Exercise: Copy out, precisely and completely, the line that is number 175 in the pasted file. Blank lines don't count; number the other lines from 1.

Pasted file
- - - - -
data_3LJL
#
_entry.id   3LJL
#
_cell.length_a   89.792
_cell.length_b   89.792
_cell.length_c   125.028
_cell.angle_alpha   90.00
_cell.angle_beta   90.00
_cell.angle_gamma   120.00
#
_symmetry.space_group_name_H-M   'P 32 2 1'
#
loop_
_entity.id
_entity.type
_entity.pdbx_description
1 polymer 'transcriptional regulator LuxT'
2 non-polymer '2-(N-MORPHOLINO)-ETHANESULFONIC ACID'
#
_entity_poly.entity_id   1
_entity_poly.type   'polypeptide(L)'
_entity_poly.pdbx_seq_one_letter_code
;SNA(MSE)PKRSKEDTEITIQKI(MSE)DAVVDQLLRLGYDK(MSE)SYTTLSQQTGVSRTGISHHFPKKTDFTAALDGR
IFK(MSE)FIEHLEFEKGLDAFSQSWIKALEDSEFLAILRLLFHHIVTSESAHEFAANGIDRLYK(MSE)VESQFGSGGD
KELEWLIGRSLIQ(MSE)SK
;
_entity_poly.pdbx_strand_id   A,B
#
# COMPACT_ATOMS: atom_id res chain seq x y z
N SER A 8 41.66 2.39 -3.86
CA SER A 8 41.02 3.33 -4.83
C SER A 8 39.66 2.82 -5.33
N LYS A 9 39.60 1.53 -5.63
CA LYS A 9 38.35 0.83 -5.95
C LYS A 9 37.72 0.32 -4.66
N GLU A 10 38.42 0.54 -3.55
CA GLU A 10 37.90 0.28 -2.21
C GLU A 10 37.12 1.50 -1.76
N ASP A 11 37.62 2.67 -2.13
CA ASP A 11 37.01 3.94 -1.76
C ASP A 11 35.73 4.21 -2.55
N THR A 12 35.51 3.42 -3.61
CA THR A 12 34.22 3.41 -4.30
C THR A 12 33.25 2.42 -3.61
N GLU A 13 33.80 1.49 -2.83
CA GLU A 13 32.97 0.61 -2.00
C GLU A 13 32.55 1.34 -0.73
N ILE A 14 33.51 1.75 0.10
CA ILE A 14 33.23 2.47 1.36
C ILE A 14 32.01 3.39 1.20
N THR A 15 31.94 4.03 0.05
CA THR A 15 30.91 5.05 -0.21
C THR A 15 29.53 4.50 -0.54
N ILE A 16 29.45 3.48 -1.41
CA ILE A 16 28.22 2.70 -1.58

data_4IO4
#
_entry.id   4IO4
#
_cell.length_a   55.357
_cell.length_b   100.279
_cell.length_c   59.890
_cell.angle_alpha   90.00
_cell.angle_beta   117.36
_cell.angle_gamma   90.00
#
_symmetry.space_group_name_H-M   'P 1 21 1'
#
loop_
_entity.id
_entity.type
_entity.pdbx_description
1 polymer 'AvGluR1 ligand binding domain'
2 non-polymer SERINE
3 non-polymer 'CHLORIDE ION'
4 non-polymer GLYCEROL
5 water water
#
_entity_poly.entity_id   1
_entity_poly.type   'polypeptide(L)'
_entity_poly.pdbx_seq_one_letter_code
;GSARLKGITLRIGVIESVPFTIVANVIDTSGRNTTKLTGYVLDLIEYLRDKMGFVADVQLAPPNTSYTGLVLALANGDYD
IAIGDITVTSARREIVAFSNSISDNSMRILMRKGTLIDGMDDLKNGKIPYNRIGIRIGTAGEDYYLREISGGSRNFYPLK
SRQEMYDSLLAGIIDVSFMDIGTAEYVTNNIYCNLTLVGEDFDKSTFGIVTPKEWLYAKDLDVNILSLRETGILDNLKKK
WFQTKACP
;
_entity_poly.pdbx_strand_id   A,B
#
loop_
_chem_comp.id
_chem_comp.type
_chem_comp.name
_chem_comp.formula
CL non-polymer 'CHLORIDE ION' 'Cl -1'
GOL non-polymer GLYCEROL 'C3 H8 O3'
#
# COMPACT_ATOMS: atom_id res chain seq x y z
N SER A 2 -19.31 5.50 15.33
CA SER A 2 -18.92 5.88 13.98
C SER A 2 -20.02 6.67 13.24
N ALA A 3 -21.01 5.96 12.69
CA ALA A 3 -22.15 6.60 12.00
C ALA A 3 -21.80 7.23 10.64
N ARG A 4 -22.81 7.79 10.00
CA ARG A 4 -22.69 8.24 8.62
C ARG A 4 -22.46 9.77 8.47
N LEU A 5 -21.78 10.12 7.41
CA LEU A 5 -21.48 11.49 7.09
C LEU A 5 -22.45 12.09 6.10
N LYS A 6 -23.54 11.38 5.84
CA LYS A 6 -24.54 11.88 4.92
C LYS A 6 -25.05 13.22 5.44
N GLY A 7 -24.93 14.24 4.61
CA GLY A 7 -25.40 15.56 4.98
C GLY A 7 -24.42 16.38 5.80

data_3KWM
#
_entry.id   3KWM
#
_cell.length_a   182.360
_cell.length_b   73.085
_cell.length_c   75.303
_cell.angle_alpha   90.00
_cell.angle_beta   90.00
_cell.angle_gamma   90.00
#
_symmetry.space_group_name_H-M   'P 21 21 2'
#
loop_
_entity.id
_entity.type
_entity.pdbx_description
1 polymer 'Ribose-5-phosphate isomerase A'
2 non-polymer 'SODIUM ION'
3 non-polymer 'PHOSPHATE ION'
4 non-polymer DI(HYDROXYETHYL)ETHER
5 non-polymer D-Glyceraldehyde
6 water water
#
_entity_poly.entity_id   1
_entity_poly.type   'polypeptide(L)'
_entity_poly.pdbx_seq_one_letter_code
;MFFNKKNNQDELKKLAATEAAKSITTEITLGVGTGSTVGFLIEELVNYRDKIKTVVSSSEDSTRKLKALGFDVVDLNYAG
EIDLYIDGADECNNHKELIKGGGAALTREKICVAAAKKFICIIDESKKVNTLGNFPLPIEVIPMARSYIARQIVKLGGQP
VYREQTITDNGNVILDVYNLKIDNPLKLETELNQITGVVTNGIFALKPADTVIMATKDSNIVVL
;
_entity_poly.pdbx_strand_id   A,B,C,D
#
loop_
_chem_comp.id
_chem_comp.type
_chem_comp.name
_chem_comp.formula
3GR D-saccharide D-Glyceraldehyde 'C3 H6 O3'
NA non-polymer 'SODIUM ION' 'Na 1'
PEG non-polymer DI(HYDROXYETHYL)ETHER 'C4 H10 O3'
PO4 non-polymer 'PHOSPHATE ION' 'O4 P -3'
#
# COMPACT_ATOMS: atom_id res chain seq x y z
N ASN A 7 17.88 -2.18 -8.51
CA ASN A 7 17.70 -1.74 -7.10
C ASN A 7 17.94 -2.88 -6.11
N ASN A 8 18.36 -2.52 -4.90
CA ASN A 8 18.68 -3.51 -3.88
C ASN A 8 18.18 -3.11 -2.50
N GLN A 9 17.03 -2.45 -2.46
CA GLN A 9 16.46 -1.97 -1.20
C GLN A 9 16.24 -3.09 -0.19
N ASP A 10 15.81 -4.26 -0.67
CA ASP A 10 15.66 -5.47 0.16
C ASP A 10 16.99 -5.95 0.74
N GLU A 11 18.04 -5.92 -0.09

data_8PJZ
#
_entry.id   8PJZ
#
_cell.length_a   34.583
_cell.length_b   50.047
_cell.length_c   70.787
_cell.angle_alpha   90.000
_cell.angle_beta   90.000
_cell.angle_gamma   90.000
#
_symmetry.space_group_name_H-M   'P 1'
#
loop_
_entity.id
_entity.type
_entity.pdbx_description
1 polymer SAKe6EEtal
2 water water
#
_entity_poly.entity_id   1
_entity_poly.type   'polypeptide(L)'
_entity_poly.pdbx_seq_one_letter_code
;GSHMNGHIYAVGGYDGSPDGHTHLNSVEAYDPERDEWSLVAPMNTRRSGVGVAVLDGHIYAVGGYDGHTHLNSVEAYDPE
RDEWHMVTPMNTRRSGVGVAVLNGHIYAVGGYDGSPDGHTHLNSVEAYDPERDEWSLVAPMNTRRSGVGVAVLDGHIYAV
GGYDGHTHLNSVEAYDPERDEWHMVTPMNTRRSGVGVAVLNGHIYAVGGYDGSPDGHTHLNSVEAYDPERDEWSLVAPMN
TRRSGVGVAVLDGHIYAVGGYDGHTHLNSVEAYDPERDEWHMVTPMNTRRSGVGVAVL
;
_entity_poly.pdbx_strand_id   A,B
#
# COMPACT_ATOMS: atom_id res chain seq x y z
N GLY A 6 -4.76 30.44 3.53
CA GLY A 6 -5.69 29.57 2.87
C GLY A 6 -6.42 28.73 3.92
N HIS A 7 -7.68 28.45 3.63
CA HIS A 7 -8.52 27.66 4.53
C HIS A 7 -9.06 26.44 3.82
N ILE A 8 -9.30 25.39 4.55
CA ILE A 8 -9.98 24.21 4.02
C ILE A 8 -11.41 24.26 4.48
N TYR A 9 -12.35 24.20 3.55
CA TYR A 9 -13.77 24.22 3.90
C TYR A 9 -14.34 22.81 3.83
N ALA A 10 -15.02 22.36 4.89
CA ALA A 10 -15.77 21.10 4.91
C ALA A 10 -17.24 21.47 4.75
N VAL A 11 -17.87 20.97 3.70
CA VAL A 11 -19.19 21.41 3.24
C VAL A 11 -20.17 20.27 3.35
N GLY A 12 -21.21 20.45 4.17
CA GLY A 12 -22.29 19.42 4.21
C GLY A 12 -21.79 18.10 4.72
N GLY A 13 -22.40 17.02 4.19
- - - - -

#